At one time, products claiming to relieve ingrown toenail were marketed with optimistic names that implied that they could actually "outgrow" an ingrown toenail. However, in a 1993 rule, the FDA stated that there was no product recognized as safe and effective for ingrown toenail.[9] It specifically pointed to tannic acid as lacking proof of efficacy. The agency also discussed a study submitted in support of sodium sulfide 1% for the temporary relief of pain associated with ingrown toenails. The submission discussed a well-designed, multicenter study in which 61 subjects with ingrown toenail were treated with either placebo or 1% sodium sulfide for 7 days. The study demonstrated clear efficacy for the active ingredient, with subjects reporting a decrease in pain beginning on the second day. The product softened the nails, a proposed explanation for its analgesic efficacy. However, the FDA also noted that many patients experienced adverse effects that forced them to voluntarily discontinue the treatment. Reactions included erosions that did not heal, tingling, stinging, slight/ severe burning, and erythema. The agency expressed concern that the high number of patients experiencing adverse reactions (16 out of 29 subjects) would not warrant nonprescription status and they denied the petition. Since 1993, there have been few nonprescription products targeted for ingrown toenail. One contained only benzocaine, which was not proven effective for the problem. Another was a box of "ingrown toenail relief strips" designed to help separate the toenail from the skin.

The status quo changed on October 4, 2002, with the publication of a proposed rule in the Federal Register.[10] In this document, the agency stated that a manufacturer (Schering-Plough) had conducted an additional well-designed safety study on sodium sulfide nonhydrate 1% in a gel vehicle. The study enrolled 157 patients over the age of 18 with painful ingrown toenail. In this study, the incidence of adverse effects for the active ingredient was comparable to that of the placebo. Apparently, the reduction in adverse effects was due to the novel application method devised by the sponsor. It was described as a retainer ring (adhesive-backed) which facilitated application to the affected area while also keeping the medication in contact with the toe. The manufacturer asked to market the product upon publication in the Federal Register, and the FDA agreed that it may do so, although any future adverse developments might cause it to be subject to regulatory action.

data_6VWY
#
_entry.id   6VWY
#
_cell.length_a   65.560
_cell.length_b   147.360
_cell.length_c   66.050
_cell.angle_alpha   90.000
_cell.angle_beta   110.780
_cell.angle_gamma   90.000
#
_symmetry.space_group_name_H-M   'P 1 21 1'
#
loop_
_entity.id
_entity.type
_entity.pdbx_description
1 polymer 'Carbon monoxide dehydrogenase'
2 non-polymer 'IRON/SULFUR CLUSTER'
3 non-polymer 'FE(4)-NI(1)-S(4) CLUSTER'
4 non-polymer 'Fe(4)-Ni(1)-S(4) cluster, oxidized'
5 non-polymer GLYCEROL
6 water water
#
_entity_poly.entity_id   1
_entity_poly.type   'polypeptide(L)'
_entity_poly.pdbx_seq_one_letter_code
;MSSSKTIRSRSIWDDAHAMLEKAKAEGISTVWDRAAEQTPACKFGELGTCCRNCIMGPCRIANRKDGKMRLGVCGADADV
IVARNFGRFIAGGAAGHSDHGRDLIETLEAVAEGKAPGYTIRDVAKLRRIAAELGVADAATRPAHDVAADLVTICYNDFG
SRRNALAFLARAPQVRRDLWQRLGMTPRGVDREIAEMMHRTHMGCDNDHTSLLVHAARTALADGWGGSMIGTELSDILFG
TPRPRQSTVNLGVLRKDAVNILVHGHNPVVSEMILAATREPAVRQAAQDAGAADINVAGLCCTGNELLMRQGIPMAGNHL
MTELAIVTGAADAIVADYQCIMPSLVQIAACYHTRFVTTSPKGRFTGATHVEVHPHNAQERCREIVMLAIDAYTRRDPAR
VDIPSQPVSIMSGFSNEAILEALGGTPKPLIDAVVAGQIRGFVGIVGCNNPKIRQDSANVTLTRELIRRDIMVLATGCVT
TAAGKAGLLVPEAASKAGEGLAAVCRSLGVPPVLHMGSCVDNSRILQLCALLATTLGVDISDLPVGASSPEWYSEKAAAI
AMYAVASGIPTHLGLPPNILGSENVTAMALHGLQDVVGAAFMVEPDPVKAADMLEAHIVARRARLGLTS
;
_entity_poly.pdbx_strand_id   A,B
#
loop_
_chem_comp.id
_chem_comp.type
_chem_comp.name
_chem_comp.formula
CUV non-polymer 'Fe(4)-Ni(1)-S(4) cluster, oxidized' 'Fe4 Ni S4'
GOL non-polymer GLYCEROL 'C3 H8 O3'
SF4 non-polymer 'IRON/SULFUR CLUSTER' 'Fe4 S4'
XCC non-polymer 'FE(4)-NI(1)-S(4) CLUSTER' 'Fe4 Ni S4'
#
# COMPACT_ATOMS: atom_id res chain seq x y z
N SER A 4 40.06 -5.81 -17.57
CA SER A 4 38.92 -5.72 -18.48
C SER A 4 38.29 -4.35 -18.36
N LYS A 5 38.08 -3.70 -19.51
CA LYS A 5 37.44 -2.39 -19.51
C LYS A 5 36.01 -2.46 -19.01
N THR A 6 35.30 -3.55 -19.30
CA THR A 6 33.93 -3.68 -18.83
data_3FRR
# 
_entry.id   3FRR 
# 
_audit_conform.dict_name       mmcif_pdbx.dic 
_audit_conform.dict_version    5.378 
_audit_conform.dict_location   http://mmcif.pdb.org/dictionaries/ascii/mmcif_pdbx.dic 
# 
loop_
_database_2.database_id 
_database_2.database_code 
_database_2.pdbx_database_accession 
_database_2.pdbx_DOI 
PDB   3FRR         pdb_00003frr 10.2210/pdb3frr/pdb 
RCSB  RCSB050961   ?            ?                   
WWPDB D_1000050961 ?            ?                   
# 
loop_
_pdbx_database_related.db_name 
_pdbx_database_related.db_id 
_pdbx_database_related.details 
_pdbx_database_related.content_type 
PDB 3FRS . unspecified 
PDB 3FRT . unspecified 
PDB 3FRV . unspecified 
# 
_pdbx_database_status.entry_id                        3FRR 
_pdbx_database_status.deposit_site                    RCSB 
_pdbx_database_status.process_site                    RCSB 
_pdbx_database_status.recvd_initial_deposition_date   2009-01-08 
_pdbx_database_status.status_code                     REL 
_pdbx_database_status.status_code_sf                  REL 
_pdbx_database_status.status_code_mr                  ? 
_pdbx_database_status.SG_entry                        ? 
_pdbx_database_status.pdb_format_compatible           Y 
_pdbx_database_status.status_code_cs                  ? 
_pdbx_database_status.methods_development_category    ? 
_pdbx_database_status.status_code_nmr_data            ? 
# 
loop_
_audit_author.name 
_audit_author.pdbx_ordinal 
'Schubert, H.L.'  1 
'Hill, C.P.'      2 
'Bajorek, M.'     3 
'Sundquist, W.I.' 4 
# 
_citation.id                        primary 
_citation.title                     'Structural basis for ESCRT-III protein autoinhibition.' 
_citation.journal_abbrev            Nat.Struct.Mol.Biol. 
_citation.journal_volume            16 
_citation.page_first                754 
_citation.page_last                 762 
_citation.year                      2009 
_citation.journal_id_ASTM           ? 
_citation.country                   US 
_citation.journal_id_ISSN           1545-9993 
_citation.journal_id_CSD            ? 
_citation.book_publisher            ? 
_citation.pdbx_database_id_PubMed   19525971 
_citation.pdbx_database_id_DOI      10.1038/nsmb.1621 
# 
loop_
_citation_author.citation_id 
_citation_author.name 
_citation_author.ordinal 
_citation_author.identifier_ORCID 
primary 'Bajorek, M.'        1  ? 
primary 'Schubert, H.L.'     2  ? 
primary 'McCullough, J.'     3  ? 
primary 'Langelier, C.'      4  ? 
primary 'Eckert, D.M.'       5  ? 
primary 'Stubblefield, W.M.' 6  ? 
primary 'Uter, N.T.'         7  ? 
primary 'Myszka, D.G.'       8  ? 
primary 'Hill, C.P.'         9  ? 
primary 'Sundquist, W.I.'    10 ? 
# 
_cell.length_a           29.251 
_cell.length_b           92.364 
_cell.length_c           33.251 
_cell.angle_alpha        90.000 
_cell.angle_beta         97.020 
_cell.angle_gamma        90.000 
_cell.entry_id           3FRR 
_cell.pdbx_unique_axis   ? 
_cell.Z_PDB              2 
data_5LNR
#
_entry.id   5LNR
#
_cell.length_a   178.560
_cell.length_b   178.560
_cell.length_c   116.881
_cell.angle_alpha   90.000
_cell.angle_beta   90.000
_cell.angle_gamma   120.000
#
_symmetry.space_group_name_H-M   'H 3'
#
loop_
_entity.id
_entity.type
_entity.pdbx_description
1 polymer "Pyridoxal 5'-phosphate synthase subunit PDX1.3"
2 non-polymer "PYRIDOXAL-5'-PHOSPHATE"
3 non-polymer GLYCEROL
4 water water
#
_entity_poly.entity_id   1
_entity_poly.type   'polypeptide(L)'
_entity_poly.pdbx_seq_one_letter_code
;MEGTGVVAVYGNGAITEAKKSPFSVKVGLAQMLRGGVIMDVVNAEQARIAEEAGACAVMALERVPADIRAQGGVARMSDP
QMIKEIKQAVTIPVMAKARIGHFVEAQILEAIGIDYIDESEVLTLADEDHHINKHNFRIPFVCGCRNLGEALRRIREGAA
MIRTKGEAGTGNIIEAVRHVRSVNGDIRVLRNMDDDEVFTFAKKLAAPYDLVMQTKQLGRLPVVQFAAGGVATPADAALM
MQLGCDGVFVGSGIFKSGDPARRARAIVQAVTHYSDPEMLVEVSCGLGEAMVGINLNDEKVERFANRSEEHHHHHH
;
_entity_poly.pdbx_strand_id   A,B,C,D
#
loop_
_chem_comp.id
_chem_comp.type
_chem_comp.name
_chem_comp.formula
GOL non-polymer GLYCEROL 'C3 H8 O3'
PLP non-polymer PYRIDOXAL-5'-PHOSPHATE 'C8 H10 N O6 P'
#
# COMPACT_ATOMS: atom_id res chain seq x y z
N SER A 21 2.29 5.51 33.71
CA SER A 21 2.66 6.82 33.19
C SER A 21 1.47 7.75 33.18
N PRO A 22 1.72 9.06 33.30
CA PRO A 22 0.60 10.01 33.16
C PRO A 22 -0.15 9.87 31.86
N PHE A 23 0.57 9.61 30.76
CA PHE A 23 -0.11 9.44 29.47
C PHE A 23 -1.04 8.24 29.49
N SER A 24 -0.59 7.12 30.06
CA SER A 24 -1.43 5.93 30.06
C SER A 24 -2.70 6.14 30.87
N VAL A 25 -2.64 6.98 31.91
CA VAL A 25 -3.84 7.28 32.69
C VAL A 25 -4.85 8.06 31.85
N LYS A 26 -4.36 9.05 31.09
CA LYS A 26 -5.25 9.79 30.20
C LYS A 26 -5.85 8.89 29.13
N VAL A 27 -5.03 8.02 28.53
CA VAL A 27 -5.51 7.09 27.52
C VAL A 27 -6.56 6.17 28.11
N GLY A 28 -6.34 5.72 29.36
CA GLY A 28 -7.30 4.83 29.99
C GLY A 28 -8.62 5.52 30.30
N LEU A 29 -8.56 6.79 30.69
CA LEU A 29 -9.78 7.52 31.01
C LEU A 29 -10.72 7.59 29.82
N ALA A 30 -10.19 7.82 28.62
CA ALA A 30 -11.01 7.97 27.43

FDA-approved labeling for the product (the trade name was unknown at the time of publication) included directions to wash the affected area and dry thoroughly, then place the retainer ring on the toe with the slot over the area where the ingrown toenail and skin meet. The ring is smoothed down firmly. A bandage strip in the package is applied so that its round center section is directly over the gel-filled ring, sealing the gel in place. The edges of the bandage strip are to be smoothed around the toes. The patient repeats application twice daily (morning and night) for up to seven days until discomfort is relieved or until the nail can be easily lifted out of the nail groove and trimmed.

The product is for external use only. It is not to be used on open sores, and must not be used without physician approval if the patient has diabetes, poor circulation, or gout. It is used only with the retainer ring and is discontinued if the patient notices increased redness or swelling of the toe, if discharge is present around the nail, or if symptoms last more than seven days or clear up but recur within a few days.